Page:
Move over, controller: Digital towers arrive in the UK
Monday, June 12, 2017
London City — the famous airport built in the heart of the former docklands in the UK capital — will become the first airport in the country to introduce a digital control tower, replacing binoculars with cameras and a control room almost 100 miles away.
Set to open in 2019, the digital tower will replicate a live, 360-degree view of the airport from a 50-meter high position adjacent to the runway midpoint, giving an unrivaled view of everything that goes on. HD cameras will instantly relay any movements of aircraft and ground vehicles (and any incidents) to the controllers who will work in the special control room at the National Air Traffic Services (NATS) centre in Swanwick, Hampshire, via a dedicated high-speed link.
Instead of removing the controller from the immersive experience of being located at the airport, the new camera system developed by Saab Digital Air Traffic Solutions will actually use technology to improve the ability to safely direct the flow of traffic at a level of detail much greater than the human eye can see.
"Digital towers are going to transform the way air traffic services are provided at airports by providing real safety, operational and efficiency benefits, and we are delighted that London City Airport has chosen to work with us to deliver what will be the first of its kind in the UK," said Mike Stoller, Director, Airports at NATS.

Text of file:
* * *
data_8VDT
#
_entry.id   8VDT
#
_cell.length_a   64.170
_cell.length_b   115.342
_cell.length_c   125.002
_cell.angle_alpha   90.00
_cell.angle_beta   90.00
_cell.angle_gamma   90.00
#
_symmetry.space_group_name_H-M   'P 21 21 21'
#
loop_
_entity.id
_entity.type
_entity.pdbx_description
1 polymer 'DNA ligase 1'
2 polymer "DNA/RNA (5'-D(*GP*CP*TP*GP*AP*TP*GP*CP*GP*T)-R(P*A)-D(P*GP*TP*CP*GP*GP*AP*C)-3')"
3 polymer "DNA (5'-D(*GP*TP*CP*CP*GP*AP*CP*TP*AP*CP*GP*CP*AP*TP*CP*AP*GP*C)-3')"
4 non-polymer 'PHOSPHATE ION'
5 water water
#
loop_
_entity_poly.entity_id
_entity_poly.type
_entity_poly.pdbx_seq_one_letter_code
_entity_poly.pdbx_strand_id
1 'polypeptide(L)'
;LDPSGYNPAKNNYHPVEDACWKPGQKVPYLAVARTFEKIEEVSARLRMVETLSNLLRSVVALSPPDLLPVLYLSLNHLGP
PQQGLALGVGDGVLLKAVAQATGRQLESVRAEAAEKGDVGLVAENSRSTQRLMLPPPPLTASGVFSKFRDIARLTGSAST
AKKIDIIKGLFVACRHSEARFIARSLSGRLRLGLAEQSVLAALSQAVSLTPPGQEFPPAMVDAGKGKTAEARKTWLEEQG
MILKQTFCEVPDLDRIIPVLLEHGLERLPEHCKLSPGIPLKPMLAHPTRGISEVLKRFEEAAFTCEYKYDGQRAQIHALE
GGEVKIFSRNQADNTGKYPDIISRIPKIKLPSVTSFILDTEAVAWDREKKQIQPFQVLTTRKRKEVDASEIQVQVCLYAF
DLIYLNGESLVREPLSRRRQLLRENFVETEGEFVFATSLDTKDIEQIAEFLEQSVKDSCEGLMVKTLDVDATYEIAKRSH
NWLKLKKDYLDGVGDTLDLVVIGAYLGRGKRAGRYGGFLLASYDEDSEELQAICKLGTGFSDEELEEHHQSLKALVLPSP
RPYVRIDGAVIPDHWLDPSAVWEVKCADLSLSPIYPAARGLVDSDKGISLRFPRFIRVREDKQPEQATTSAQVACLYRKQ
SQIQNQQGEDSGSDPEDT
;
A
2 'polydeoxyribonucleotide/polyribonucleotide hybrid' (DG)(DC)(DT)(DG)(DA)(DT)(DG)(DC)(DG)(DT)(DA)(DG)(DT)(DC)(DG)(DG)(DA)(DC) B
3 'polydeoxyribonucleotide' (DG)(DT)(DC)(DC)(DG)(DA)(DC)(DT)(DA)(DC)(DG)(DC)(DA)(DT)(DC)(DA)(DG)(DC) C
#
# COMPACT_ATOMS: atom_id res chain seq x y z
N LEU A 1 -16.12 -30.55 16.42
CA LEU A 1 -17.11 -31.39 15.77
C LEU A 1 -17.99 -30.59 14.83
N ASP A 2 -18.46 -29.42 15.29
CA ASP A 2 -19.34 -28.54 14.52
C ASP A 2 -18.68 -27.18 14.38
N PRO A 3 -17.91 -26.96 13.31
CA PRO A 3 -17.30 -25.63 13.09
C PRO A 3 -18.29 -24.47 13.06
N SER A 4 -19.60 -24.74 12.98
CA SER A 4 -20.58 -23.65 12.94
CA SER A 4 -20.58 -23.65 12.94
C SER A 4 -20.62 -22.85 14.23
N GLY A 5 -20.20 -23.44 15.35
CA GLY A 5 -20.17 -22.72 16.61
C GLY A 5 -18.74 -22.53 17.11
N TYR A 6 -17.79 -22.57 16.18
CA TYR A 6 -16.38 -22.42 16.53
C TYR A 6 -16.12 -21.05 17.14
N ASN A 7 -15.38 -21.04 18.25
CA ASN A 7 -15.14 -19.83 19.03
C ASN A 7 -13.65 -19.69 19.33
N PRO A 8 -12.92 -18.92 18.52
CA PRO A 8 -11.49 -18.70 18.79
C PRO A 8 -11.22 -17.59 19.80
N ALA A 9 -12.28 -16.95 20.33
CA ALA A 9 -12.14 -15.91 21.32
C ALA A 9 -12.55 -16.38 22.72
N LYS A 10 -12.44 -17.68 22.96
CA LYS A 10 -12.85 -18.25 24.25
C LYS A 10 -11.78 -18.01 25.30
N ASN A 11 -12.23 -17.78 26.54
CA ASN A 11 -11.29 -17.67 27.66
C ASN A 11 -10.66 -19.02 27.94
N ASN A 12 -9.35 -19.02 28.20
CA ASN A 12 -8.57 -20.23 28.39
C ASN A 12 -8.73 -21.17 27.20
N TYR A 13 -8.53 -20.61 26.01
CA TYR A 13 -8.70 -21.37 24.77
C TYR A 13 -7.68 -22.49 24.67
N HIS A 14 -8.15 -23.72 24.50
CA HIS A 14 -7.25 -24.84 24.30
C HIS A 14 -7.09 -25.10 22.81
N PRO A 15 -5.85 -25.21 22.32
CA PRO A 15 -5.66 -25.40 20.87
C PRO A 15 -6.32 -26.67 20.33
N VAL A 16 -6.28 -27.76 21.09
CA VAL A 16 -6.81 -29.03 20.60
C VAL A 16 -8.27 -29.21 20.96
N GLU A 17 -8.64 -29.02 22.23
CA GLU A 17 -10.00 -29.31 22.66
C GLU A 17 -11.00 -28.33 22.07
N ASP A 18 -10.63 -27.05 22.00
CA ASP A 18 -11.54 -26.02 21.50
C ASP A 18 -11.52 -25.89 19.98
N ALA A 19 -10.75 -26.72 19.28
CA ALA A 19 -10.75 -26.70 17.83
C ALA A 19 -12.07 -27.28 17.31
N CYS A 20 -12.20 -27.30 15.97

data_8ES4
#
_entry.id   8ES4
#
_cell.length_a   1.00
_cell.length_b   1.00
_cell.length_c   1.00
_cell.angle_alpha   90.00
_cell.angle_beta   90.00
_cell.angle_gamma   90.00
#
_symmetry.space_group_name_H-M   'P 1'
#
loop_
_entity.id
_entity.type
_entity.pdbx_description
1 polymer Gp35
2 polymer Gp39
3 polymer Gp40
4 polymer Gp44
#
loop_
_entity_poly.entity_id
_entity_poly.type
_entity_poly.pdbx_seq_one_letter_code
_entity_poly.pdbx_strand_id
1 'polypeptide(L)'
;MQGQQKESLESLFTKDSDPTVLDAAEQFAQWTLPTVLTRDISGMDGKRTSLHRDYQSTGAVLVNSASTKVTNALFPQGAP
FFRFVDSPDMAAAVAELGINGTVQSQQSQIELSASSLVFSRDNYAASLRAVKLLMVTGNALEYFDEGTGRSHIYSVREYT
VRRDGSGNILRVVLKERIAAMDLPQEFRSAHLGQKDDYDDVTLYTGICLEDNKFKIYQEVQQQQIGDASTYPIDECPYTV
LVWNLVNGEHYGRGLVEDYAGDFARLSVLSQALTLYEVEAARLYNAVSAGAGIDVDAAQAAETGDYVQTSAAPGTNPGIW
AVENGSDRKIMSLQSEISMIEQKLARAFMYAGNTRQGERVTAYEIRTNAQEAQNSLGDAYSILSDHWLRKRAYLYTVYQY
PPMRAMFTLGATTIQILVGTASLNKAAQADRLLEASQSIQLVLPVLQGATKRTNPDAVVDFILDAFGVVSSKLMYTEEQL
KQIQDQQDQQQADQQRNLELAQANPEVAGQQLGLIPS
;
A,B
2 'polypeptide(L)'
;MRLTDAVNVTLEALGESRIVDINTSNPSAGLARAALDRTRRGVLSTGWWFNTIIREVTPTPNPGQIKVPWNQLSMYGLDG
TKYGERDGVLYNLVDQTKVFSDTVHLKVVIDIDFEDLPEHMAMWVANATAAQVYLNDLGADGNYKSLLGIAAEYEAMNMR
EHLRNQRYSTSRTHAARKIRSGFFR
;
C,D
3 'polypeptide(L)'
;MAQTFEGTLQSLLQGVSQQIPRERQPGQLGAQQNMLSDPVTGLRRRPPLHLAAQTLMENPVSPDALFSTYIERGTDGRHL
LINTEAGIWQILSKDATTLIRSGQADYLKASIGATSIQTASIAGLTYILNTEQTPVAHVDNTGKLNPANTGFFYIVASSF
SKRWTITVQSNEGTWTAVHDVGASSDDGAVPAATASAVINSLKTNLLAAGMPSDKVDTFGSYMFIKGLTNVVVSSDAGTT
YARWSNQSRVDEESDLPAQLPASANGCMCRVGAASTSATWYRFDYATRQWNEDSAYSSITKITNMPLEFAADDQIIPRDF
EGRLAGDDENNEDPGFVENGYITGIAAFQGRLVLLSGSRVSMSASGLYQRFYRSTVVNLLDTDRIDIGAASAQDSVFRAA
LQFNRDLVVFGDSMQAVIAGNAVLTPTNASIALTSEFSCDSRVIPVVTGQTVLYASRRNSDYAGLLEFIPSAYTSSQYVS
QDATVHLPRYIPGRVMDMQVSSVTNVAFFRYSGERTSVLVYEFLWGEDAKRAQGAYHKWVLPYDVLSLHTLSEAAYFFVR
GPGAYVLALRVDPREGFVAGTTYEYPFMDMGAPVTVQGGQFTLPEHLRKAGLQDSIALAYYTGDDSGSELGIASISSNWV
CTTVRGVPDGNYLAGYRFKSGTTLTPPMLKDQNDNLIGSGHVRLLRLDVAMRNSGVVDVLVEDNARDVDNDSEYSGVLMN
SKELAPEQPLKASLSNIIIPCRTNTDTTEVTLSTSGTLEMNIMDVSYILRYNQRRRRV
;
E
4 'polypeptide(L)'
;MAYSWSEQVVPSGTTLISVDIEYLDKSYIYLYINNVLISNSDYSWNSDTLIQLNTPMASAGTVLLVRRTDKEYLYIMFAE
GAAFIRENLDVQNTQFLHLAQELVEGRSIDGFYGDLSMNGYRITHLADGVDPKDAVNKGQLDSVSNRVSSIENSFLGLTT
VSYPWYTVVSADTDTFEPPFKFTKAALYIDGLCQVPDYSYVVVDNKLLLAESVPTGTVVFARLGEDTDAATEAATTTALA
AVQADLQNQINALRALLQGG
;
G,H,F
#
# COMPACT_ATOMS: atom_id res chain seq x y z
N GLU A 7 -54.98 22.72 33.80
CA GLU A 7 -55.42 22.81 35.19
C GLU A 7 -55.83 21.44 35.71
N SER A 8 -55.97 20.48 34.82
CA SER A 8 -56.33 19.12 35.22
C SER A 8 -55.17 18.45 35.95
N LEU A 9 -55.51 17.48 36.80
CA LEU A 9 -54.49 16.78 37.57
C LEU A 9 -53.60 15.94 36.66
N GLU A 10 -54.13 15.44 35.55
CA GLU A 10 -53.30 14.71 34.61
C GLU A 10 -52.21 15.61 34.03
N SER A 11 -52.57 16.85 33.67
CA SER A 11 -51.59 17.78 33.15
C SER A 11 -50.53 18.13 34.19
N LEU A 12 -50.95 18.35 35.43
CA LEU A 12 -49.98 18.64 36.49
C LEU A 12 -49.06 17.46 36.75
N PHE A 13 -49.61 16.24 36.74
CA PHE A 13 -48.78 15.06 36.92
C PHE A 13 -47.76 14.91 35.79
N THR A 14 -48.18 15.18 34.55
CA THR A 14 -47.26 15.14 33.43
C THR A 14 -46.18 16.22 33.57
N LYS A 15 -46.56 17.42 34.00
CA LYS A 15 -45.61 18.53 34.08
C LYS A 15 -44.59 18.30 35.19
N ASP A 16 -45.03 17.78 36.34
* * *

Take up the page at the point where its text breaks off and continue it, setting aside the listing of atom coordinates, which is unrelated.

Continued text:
Set to open in 2019, the digital tower will replicate a live, 360-degree view of the airport from a 50-meter high position. (Image: London City Airport)
The choice of location for the new technology is not necessarily important, although London City's 30-year-old tower is becoming less fit for purpose and the terminal beneath it is being expanded. However, the implications for airports around the world is huge.
En-route control centers are not a new thing. All over the world ATC radar control stations have been amalgamated into centralized locations that remotely monitor different areas of the sky across a particular country or region. In the UK, much of the airspace is also managed at Swanwick, while notable hubs in the U.S. include New York Center and Los Angeles Center.
With these first steps into digital towers, airports are likely to start thinking about ways to save costs on staff and infrastructure, and even how removing towers can create space for other revenue-earning potential at airports.
Manchester Airport spokesman Rad Taylor hinted to the Manchester Evening News that his airport — the third busiest in the country — could follow London City's lead in opening its own remote tower.
"It’s absolutely a possibility we will do this," Taylor said. "Technology is changing and improving all the time, and we are continually looking at new ways of managing our operations and improving the passengers experience."
In the case of Manchester, which is owned by the Manchester Airports Group (MAG), the potential is that ATC services for each of its airports (which also includes East Midlands, Bournemouth and London Stansted) could be run from a centralized location.
Airports in Sweden are already using the technology, which is particularly useful for remote airports with one or two daily flights where it's not feasible to base air traffic control staff.
Construction of the new tower at London City is due to commence later this year as part of the airport’s 30th anniversary celebrations, which has seen the city center experiment turn into a busy international airport.
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